Despite the introductory and concluding remarks in most conservation papers and funding applications, the main bottleneck for applying knowledge towards effective conservation is not our understanding of forest structures that support species diversity, required parcel sizes or connectivity. Instead, the understanding of the institutional conditions for different management solutions and the core characteristics of governance mechanisms and their feasibility constitute a genuine knowledge threshold. In this setting, the knowledge needs do not feed to the conservation science community. Neither does the conservation science community have access to the learning and innovation taking place in the policy and practice of forest management. At the same time, forest conservation science is producing a wealth of knowledge about species interactions, structural and functional connectivity, and spatial analyses of ecosystem service provision and trade-offs in the landscape. The mismatch between an understanding of governance and ecology generates unnecessary delays in knowledge diffusion to practice. Even worse, it might result in the ecological understanding produced by science never meeting the target of improving conservation.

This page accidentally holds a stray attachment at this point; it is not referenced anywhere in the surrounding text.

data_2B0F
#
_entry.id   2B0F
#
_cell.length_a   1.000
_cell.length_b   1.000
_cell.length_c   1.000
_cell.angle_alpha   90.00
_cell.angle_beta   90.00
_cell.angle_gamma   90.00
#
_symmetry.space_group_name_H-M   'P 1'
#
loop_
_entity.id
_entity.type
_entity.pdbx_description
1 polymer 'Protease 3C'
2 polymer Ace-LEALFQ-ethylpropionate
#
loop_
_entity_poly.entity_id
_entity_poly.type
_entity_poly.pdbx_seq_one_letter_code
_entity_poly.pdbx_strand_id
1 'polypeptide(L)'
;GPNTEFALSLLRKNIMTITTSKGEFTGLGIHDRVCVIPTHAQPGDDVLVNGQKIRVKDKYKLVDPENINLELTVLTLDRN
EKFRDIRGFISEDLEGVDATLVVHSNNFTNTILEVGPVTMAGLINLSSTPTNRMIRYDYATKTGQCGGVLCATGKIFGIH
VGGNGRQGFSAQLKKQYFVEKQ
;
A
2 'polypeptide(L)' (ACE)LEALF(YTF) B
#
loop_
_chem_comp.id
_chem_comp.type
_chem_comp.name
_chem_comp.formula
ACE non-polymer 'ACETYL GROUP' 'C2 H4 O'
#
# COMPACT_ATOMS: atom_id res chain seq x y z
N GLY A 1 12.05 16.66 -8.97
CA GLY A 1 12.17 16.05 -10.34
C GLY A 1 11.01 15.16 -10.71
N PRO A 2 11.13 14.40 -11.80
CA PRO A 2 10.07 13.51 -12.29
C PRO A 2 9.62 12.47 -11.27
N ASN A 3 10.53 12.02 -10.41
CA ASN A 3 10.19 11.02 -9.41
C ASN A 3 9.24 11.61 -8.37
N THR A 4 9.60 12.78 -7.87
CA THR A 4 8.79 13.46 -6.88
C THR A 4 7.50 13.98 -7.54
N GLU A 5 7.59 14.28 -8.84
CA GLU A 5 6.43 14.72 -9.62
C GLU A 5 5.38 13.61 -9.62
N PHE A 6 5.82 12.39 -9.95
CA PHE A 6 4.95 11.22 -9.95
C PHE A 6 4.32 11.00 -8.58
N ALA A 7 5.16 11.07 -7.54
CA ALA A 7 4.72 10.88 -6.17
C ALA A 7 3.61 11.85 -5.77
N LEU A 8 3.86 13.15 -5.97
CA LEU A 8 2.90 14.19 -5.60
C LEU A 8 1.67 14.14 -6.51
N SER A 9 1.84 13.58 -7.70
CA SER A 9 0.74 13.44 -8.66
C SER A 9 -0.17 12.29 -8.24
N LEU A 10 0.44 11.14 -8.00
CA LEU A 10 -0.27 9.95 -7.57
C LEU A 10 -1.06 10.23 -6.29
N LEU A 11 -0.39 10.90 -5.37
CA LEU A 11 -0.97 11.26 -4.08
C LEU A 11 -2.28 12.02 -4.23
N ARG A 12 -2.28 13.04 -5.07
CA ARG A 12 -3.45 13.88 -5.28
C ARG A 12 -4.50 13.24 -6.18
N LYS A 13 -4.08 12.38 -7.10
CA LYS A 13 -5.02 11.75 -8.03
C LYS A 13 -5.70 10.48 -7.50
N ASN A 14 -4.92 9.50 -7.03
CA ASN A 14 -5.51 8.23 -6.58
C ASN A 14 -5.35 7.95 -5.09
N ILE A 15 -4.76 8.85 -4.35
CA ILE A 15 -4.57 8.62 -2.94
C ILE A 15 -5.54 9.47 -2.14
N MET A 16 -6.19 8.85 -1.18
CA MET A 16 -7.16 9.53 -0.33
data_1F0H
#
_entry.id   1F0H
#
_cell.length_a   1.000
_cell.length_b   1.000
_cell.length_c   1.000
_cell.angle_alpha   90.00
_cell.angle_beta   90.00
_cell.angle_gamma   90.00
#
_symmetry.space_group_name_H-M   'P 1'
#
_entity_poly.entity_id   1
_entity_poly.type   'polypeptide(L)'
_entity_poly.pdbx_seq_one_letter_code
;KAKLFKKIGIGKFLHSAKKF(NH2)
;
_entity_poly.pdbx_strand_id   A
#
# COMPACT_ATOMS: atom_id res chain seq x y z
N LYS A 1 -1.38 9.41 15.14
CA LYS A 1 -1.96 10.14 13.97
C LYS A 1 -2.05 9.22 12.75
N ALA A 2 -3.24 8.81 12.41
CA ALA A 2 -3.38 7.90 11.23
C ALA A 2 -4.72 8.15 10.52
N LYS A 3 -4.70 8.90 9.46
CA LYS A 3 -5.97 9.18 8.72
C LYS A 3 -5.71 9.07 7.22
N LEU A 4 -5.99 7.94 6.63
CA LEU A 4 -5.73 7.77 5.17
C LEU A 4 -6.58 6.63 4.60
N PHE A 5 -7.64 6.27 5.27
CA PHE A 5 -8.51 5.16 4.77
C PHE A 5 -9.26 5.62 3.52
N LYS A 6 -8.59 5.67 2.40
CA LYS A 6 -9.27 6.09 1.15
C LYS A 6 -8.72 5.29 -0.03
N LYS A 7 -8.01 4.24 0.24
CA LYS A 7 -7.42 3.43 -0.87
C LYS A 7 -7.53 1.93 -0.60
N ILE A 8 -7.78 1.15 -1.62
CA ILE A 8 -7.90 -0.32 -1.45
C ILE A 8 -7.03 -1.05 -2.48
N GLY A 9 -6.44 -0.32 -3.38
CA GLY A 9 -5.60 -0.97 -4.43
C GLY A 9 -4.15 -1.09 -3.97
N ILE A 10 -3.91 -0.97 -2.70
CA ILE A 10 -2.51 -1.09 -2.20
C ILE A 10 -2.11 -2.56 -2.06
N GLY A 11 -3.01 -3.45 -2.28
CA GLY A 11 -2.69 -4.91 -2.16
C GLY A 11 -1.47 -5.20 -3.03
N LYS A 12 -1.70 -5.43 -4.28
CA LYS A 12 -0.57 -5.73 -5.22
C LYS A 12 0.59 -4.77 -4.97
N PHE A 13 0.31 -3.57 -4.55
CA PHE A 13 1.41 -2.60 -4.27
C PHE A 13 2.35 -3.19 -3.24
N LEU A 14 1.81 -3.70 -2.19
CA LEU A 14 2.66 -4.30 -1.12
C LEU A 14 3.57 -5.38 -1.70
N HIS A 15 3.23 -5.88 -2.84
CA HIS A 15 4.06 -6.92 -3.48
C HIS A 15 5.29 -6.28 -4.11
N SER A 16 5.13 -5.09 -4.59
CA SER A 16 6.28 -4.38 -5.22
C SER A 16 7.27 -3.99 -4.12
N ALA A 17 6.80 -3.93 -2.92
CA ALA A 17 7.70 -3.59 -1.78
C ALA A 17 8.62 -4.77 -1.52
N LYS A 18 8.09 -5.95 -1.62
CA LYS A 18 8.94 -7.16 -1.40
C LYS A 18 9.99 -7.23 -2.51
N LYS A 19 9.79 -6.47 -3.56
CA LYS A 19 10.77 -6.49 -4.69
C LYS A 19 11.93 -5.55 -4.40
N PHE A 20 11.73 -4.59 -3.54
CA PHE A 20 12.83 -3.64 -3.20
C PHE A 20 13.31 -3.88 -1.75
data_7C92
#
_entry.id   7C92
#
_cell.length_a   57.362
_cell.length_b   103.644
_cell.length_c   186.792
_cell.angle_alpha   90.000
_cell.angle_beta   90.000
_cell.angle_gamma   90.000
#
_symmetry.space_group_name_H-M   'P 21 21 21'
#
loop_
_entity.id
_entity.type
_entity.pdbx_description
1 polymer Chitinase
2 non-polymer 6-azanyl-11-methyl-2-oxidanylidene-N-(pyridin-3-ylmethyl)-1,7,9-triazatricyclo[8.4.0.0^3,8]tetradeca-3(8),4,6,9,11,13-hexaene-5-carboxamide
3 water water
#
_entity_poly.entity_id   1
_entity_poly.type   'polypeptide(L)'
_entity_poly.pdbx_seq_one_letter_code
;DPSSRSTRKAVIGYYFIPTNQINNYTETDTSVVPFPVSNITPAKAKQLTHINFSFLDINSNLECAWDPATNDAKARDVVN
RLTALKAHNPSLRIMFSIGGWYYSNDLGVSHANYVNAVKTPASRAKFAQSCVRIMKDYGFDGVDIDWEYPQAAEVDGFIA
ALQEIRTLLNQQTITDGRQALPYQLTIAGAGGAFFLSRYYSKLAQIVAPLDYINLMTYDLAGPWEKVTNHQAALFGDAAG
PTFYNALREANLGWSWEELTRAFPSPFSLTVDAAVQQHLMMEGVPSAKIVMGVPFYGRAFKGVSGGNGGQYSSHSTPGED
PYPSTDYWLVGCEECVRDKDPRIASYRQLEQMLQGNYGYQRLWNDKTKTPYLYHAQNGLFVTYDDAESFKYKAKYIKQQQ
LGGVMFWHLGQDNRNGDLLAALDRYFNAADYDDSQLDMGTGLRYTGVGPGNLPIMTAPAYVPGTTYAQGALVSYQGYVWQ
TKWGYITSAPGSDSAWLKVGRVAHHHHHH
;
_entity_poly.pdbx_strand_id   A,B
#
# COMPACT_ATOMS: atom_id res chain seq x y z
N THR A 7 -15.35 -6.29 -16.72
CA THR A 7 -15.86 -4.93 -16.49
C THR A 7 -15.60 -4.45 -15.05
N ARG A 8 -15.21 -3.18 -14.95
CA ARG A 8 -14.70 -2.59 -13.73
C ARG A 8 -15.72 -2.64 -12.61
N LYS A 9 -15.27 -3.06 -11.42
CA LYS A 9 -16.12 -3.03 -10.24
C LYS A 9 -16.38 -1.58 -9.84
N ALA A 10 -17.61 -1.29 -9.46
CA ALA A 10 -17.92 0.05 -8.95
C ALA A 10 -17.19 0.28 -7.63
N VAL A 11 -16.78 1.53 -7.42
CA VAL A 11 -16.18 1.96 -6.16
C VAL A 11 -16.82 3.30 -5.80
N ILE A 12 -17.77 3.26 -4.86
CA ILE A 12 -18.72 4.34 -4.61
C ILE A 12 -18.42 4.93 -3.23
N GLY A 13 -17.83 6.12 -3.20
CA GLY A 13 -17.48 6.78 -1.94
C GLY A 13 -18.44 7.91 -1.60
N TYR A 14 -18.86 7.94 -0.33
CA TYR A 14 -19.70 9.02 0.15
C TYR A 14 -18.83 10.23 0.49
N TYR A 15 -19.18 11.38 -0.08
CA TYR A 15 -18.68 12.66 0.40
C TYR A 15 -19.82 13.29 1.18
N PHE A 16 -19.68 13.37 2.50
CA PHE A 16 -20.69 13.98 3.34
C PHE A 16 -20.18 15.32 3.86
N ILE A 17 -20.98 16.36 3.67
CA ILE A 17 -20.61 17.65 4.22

In this conceptual paper, I position the commonly identified conservation knowledge gaps, i.e. endangered species, valuable habitats and ecosystem services, as well as their spatial constellations, against governance mechanisms. I develop the conceptualization of governance from institutional theories in literature and illustrate it with cases from published empirical analyses of forest conservation and sustainable management.
The analysis pays attention to the different functions and benefits of forests that are manifested at the landscape level as well as to formally and informally stated rights and responsibilities of actors as regards these functions and benefits. The goal of the paper is to show that the recognition of these institutions is a prerequisite for any governance solution that should change conservation policy and practice.